“I think the Growth Council is a nice organization,” Francke said. “If Waterville is really serious about economic development, we should do things ourselves rather than farm it out to another organization that we have no control over.”

The council voted 4-3 to postpone the request, with Thomas, Morris and Councilor Flavia Oliveira, D-Ward 2, dissenting. The council also postponed the KVCAP funding request, 4-2, with Oliveira abstaining as she is a member of the KVCAP board of directors. Thomas and Morris voted against tabling.

Contacted Wednesday, Garvan Donegan, director of planning and economic development for the Growth Council who attended Tuesday’s council meeting but did not speak, said he was not bothered by the fact that the issue was postponed as he understands how dynamic municipal budget processes are and the issue will be discussed again.

Donegan said city leadership had approached the Growth Council about the city’s positive influx of revenue and the city’s interest in possibly investing further in the Growth Council and he was happy to have that conversation. He said the silver lining is that despite some of the hardships and challenges that the coronavirus pandemic has presented, the city has good financial footing right now.

Meanwhile, Francke said that he heard from several constituents that the proposed assistant city manager position in the budget doesn’t seem necessary in light of the fact that the city recently hired a new city manager.

The proposed $46.6 million municipal and school budget for fiscal year 2022 is $2.2 million more than the current budget, but with all the TIF and other revenues expected, the current $25.76 tax rate per $1,000 worth of valuation is not expected to change.


Francke said a $2 million increase appears somewhat excessive. He said revenue amounts are not yet known and questioned the proposal to add seven new employees. He said he hopes councilors can find a way to reduce the budget amount so the tax rate may be decreased. He also pushed for the city to have a revaluation.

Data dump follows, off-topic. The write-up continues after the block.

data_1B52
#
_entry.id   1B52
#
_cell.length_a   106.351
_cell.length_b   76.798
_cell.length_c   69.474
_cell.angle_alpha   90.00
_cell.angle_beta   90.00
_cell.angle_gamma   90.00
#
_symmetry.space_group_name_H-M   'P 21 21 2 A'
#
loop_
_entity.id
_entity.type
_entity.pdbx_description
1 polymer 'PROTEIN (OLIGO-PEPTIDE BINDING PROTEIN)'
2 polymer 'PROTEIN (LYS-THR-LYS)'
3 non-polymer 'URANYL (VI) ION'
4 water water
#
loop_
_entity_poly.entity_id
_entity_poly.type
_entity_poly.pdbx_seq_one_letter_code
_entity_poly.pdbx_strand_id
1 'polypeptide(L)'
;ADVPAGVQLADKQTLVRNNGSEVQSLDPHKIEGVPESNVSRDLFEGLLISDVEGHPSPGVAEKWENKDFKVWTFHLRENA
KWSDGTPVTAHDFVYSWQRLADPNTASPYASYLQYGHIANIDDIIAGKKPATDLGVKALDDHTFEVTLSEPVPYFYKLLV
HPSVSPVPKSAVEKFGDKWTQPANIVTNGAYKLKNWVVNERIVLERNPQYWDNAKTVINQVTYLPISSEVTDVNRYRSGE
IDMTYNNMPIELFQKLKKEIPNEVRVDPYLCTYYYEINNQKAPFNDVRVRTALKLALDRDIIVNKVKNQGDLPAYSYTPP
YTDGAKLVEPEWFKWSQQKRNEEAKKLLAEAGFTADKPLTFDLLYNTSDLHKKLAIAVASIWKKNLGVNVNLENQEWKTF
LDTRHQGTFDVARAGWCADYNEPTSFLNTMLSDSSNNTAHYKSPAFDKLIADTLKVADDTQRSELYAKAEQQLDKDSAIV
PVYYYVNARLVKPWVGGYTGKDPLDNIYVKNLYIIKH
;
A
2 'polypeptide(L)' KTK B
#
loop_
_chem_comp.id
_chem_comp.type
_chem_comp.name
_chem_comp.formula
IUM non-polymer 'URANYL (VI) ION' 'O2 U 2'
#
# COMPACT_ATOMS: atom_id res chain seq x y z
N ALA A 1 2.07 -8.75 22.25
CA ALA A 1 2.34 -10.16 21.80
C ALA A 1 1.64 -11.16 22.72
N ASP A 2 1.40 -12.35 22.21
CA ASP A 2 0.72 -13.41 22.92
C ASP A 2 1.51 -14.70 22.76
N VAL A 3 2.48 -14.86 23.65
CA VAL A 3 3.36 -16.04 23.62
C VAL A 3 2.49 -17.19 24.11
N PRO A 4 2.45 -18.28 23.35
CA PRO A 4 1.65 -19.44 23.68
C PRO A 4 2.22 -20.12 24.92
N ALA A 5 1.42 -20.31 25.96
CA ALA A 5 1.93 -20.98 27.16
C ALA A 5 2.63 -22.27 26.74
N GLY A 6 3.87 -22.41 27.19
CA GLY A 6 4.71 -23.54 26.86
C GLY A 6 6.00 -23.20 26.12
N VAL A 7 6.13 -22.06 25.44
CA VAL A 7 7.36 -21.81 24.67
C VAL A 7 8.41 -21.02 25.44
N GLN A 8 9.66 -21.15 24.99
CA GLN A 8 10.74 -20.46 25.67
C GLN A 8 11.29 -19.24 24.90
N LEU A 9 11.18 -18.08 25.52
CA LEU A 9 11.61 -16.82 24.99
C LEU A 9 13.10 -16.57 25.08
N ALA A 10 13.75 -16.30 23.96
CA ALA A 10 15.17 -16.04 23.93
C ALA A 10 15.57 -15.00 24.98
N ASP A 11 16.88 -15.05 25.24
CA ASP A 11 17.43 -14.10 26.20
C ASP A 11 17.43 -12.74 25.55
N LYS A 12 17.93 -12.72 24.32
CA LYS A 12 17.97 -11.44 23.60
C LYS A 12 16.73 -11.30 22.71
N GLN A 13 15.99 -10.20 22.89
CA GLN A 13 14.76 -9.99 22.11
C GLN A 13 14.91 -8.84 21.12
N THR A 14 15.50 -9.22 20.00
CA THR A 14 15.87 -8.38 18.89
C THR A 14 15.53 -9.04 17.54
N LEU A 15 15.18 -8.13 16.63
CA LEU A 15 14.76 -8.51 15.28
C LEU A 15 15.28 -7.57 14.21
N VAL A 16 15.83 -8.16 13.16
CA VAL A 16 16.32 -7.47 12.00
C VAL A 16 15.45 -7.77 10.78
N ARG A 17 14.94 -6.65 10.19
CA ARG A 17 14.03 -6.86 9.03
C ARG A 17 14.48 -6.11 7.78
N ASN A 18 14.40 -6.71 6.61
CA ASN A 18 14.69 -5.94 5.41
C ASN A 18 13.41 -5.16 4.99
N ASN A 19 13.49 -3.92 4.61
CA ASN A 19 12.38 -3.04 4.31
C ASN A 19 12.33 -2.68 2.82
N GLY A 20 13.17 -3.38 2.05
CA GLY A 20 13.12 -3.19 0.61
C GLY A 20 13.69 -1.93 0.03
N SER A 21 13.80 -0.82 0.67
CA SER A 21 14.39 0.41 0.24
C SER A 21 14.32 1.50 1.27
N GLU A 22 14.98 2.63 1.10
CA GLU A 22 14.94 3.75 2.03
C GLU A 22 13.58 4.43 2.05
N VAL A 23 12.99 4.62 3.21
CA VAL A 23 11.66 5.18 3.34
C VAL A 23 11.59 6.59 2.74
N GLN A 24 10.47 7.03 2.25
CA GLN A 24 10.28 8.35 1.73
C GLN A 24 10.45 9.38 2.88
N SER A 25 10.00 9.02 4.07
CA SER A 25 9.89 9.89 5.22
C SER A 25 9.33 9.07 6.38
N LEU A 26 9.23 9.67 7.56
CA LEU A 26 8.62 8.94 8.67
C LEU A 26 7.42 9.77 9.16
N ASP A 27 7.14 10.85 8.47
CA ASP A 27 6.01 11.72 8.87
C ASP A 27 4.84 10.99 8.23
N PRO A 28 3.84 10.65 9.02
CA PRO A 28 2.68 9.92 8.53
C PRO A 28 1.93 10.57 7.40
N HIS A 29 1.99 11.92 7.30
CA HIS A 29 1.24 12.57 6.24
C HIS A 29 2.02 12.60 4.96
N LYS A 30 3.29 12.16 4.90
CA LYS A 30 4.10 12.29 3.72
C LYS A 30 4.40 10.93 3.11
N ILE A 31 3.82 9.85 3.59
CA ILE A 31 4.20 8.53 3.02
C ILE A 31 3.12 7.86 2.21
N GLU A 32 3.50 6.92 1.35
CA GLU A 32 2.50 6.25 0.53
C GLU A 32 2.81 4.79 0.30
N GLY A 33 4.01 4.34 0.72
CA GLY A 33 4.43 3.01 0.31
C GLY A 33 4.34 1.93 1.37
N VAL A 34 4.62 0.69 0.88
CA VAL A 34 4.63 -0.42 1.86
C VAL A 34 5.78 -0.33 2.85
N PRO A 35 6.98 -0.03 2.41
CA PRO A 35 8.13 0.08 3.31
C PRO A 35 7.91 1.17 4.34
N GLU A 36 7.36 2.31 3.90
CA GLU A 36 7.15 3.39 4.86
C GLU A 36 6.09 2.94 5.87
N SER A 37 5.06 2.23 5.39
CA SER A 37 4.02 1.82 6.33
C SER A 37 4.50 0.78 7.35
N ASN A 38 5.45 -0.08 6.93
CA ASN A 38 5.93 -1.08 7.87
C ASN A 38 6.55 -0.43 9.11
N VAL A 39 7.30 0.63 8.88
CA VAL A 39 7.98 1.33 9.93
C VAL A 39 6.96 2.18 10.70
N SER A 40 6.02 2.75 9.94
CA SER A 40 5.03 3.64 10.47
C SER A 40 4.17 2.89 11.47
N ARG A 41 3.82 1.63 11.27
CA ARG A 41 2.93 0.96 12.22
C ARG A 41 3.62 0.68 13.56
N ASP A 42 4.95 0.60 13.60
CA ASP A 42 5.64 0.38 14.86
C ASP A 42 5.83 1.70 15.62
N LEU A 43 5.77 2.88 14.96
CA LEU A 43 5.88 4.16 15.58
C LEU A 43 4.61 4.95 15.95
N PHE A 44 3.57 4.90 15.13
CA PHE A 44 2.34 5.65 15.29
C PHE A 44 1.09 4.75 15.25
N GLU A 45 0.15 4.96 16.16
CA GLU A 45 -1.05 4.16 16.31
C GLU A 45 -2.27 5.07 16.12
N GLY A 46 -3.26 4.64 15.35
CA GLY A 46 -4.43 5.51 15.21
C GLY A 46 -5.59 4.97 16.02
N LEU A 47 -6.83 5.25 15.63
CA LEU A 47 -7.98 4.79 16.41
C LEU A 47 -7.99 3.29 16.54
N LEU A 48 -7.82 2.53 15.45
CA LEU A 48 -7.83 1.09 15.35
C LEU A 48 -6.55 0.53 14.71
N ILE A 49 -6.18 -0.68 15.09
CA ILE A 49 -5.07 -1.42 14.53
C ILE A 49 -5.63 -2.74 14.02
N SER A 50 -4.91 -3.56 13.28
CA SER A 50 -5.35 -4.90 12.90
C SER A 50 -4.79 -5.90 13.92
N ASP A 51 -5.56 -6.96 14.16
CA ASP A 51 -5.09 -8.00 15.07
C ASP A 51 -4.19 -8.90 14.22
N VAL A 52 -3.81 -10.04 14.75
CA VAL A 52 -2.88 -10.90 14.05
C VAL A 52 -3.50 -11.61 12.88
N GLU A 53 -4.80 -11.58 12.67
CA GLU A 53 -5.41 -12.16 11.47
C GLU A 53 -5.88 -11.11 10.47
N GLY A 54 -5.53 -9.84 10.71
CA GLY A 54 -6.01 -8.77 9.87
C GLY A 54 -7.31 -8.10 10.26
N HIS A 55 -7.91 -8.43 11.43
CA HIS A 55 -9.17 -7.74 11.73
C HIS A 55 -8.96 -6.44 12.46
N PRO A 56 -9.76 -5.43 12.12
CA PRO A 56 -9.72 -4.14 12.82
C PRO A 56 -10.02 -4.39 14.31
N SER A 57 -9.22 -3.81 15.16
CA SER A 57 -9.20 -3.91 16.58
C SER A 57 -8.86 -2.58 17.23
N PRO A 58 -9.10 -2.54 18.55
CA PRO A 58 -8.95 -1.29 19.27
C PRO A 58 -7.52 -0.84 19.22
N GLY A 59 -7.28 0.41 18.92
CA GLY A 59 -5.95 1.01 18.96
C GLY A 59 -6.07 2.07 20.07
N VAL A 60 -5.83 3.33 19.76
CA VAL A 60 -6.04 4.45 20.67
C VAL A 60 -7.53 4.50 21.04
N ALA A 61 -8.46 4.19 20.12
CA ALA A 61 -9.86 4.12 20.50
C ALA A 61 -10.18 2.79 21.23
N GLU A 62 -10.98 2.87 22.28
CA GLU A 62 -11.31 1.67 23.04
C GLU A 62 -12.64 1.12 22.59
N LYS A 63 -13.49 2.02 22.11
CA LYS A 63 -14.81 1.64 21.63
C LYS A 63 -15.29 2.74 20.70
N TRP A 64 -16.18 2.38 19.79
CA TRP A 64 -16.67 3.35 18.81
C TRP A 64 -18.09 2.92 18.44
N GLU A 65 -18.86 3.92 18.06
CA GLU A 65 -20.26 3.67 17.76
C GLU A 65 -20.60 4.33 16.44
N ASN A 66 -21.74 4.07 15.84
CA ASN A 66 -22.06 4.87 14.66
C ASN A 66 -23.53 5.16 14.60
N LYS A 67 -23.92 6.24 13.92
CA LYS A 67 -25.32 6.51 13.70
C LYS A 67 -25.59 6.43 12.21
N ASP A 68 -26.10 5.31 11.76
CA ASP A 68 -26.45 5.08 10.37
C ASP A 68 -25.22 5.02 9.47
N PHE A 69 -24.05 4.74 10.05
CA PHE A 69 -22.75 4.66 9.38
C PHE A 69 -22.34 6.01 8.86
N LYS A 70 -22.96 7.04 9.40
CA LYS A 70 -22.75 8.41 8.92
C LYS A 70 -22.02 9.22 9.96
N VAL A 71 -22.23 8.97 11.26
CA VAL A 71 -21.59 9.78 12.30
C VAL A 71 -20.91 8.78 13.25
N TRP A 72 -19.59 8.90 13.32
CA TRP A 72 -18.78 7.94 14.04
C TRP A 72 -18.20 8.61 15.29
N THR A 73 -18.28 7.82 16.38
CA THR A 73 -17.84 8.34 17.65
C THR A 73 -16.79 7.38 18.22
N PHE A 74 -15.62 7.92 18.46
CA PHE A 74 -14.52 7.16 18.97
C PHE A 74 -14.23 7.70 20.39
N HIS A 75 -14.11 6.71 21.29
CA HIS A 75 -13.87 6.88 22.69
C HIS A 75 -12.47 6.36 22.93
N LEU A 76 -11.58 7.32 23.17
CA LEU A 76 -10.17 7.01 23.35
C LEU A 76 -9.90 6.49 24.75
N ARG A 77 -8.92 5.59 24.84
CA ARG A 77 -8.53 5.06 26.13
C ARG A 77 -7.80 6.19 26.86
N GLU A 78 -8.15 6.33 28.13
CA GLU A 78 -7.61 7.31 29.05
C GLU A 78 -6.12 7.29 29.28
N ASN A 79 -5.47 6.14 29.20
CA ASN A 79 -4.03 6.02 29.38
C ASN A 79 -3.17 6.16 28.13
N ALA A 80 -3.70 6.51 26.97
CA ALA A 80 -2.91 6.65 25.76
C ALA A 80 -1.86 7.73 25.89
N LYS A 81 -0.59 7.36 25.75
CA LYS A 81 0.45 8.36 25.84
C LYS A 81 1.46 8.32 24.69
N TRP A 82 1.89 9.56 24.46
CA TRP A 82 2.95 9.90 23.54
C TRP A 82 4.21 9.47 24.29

“I think we’ve got some more work to do on the budget, and I think we should not put off a revaluation.” he said.

But Coelho said that for years the city has cut budgets, the city ambulances will generate revenues to fund proposed additional fire department staff, revenues will come from TIFs and there’s no plan for a revaluation now. If the city had one, “everyone would be hammered,” Coelho said. The proposal would fund transportation and other needs the city has put off for a long time, according to Coelho.

The proposed budget is “an amazing budget that puts us into the future,” Coelho said in an emailed statement after Tuesday’s meeting. “Everyone wants great schools, economic development until it’s time to write the check. This budget has zero increase and it was delivered early and with lots of hard work. Change is scary, but you can’t cut the budget without hurting revenue. This is a win for our city while everyone else is raising taxes around us. We are investing in our future in our children’s future and doing so without an increase.”